Wands, horcruxes, and legendary Deathly Hallows. If there are, in fact, still people on Earth completely unfamiliar with Harry Potter lore, now is not the time to begin explaining.
A decade after 12-year-old Daniel Radcliffe debuted as the titular hero of Harry Potter and the Sorceror’s Stone, the film franchise – based on the ubiquitous book series that made J.K. Rowling the world’s first billionaire author – is the highest-grossing of all time with more than $6 billion in receipts.
|Harry Potter and the Deathly Hallows – Part 2
Directed by David Yates
So it is fitting that director David Yates pulls out all the stops for the final instalment, in which Voldemort (Ralph Fiennes) and his allies finally bring all-out war to Hogwarts while Harry, Hermione (Emma Watson) and Ron (Rupert Grint) rush to find and destroy the last of the dark lord’s protective horcruxes to render him vulnerable in time for the final showdown.
Coming on the heels of Deathly Hallows – Part 1, which eschewed confrontation for plot progression, Part 2 is the most action-packed film of the series, offering dragon chases, magical infernos, and plenty of full-scale battle with huge ogres, animated stone knights, and feral warrior-people.
But a prime attraction is seeing the extensive supporting cast give its last hurrah. Neville Longbottom, the Malfoys, Luna Lovegood, Remus Lupin, Hagrid (Robbie Coltrane), Molly Weasley (with some choice words for Helena Bonham Carter’s Bellatrix Lestrange), and deputy headmistress Minerva McGonagall (Maggie Smith) all get their time in the limelight, as does the curmudgeonly Aberforth Dumbledore (Ciarán Hinds).
Yet even amid the chaos of running and fighting there is an emphasis on understanding – after all, there are several thousand pages of plot points to wrap up – leading to some quieter moments in which the characters make important connections.
The story of Snape (Alan Rickman) comes full circle, which is fortunate because in his early scenes Rickman almost seems to be parodying his own famously eccentric cadences as he hisses instructions to a Hogwarts assembly.
Harry finally learns everything he has wanted to know about himself, his family, and Albus Dumbledore (Michael Gambon), who returns for a few brief scenes to offer Harry advice from the other side.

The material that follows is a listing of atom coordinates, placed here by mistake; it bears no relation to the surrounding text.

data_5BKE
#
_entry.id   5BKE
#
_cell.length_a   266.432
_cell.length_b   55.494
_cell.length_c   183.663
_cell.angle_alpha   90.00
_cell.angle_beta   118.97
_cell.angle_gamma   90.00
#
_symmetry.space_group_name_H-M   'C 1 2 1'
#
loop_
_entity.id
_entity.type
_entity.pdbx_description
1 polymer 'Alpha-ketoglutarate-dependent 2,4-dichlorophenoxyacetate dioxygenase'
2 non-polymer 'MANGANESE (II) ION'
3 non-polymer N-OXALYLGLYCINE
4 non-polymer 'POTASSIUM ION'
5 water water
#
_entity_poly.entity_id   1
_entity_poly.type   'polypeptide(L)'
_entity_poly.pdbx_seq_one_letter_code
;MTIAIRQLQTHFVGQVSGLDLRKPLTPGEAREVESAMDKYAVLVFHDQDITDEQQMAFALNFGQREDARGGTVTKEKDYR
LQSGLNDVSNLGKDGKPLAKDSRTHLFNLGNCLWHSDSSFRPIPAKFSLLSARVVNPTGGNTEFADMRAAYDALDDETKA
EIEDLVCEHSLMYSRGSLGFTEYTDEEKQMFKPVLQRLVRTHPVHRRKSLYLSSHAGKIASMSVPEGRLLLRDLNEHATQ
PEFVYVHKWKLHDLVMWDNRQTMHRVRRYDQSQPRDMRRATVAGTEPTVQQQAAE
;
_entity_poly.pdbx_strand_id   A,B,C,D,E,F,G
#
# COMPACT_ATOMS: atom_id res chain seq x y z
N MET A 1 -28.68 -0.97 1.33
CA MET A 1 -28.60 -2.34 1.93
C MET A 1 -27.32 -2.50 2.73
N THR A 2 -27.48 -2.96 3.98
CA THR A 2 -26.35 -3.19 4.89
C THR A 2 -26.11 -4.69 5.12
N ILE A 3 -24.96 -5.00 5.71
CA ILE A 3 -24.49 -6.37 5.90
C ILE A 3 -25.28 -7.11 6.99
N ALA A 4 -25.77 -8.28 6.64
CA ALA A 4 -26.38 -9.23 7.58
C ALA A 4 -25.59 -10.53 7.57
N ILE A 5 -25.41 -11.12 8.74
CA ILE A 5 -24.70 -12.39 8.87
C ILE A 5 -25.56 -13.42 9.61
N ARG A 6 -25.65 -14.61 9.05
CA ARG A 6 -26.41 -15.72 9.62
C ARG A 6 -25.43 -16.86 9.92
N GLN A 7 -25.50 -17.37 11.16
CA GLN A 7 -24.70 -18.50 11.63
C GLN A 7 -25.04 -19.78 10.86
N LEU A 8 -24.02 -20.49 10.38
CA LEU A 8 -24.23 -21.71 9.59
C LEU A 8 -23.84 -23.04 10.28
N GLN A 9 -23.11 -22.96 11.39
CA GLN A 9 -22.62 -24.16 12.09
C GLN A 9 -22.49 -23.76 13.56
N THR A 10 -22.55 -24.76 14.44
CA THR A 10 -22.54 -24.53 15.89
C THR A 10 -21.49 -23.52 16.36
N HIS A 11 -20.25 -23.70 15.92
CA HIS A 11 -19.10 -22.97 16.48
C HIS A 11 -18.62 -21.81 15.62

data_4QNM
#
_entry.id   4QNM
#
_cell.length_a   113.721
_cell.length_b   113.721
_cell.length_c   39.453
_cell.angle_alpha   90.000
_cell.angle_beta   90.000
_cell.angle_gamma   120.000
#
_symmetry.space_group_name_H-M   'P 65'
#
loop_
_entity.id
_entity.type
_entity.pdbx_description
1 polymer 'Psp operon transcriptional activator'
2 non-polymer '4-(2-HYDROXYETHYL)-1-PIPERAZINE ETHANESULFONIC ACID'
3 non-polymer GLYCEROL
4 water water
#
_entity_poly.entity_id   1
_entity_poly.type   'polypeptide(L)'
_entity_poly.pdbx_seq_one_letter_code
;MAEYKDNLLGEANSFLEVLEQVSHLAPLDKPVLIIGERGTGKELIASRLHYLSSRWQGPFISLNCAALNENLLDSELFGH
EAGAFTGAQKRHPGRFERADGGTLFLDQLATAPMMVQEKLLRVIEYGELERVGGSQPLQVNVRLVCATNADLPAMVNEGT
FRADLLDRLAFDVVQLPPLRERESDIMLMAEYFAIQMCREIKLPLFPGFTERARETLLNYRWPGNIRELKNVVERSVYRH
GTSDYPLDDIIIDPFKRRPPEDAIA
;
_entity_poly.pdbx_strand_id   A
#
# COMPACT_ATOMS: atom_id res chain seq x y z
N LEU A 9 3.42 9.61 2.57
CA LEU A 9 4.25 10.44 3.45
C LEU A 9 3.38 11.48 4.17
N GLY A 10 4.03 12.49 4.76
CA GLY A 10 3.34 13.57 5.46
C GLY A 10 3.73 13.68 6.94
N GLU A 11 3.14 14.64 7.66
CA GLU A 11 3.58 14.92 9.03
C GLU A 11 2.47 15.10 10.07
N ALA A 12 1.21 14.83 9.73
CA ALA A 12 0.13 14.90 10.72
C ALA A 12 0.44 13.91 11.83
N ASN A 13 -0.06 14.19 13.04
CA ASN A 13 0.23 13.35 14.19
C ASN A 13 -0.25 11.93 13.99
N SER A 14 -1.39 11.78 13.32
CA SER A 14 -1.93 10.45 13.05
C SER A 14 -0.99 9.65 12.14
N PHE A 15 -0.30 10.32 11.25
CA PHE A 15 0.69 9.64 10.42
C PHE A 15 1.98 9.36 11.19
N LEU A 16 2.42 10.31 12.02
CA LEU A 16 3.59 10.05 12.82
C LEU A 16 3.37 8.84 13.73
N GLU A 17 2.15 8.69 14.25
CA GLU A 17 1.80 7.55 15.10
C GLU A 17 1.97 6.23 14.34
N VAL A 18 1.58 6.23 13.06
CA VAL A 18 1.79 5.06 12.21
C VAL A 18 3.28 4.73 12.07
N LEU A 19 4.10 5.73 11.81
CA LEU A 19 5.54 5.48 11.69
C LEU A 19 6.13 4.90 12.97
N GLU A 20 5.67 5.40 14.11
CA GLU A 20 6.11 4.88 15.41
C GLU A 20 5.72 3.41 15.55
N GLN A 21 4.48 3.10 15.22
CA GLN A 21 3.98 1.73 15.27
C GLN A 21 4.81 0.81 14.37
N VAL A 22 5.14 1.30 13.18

Finding scant time for hijinx or humour – excepting another magical disguise gag that sees Hermione assume the form of Bellatrix to infiltrate Gringotts bank – Deathly Hallows is dangerously self-serious.
It won’t be noticed by the fans who engendered years of Pottermania, watching through the lens of their own experience reading and imagining, but anyone on the outside of this universe will be hard-pressed to get emotional over anything left to happen.
In a sense, Harry Potter was at its most engaging when it was comfortably ensconced in the boarding school framework now long abandoned for ever-higher stakes: Harry the fugitive, an abundance of pseudopolitics and an imminent apocalyptic war are somehow less compelling than the story of a boy not quite at home in the (Muggle) world given another option.
Maybe that’s why the tastefully understated – and thankfully brief – rendition of Rowling’s famous epilogue almost puts a lump in your throat: it makes you want to go right back to the beginning again, to the simplicity and naiveté of a bright-eyed, twelve-year-old Daniel Radcliffe standing on a nonexistent railway platform for the first time.
Offering pyrotechnics and plot points galore, capping a storied film series likely to have launched a dozen careers even as it buttressed or resurrected dozens more, and tying the whole thing up with a bow is a lot to ask of a single movie. The Deathly Hallows – Part 2 may not end the franchise on its highest note, but it succeeds to the point where even skeptics will find something to get wistful about.
Most importantly, millions of fans will see the closing chapters of a favourite story finally realized as movie magic depicts Potter magic for what looks like the last time.